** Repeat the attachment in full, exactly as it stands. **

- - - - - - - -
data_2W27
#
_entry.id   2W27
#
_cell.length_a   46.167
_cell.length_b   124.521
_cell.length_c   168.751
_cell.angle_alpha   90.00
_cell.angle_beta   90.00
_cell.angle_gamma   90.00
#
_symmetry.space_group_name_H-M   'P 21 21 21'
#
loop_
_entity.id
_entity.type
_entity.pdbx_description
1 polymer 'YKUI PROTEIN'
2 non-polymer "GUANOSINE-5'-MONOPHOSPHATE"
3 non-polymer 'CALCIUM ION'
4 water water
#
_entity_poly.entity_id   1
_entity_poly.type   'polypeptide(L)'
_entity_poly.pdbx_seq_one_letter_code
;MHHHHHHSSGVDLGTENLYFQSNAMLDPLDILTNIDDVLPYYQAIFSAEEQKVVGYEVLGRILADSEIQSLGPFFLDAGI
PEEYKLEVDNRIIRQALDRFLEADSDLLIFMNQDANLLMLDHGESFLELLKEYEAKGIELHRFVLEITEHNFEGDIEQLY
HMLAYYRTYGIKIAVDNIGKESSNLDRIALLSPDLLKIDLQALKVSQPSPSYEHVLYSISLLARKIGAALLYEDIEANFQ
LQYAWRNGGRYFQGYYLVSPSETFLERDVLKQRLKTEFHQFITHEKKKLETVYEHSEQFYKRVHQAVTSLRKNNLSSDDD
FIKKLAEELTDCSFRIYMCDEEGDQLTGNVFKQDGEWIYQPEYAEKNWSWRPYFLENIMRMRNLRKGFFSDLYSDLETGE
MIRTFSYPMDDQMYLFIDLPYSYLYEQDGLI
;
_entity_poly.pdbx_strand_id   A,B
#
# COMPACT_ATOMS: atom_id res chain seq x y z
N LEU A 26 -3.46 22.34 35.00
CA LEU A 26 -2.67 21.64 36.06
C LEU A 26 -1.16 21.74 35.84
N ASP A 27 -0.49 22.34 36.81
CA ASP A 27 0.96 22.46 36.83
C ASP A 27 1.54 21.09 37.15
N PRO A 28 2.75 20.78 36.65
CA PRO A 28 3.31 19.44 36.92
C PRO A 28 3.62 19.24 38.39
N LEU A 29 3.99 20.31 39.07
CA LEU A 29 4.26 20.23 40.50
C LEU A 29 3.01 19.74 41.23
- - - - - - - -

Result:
data_2W27
#
_entry.id   2W27
#
_cell.length_a   46.167
_cell.length_b   124.521
_cell.length_c   168.751
_cell.angle_alpha   90.00
_cell.angle_beta   90.00
_cell.angle_gamma   90.00
#
_symmetry.space_group_name_H-M   'P 21 21 21'
#
loop_
_entity.id
_entity.type
_entity.pdbx_description
1 polymer 'YKUI PROTEIN'
2 non-polymer "GUANOSINE-5'-MONOPHOSPHATE"
3 non-polymer 'CALCIUM ION'
4 water water
#
_entity_poly.entity_id   1
_entity_poly.type   'polypeptide(L)'
_entity_poly.pdbx_seq_one_letter_code
;MHHHHHHSSGVDLGTENLYFQSNAMLDPLDILTNIDDVLPYYQAIFSAEEQKVVGYEVLGRILADSEIQSLGPFFLDAGI
PEEYKLEVDNRIIRQALDRFLEADSDLLIFMNQDANLLMLDHGESFLELLKEYEAKGIELHRFVLEITEHNFEGDIEQLY
HMLAYYRTYGIKIAVDNIGKESSNLDRIALLSPDLLKIDLQALKVSQPSPSYEHVLYSISLLARKIGAALLYEDIEANFQ
LQYAWRNGGRYFQGYYLVSPSETFLERDVLKQRLKTEFHQFITHEKKKLETVYEHSEQFYKRVHQAVTSLRKNNLSSDDD
FIKKLAEELTDCSFRIYMCDEEGDQLTGNVFKQDGEWIYQPEYAEKNWSWRPYFLENIMRMRNLRKGFFSDLYSDLETGE
MIRTFSYPMDDQMYLFIDLPYSYLYEQDGLI
;
_entity_poly.pdbx_strand_id   A,B
#
# COMPACT_ATOMS: atom_id res chain seq x y z
N LEU A 26 -3.46 22.34 35.00
CA LEU A 26 -2.67 21.64 36.06
C LEU A 26 -1.16 21.74 35.84
N ASP A 27 -0.49 22.34 36.81
CA ASP A 27 0.96 22.46 36.83
C ASP A 27 1.54 21.09 37.15
N PRO A 28 2.75 20.78 36.65
CA PRO A 28 3.31 19.44 36.92
C PRO A 28 3.62 19.24 38.39
N LEU A 29 3.99 20.31 39.07
CA LEU A 29 4.26 20.23 40.50
C LEU A 29 3.01 19.74 41.23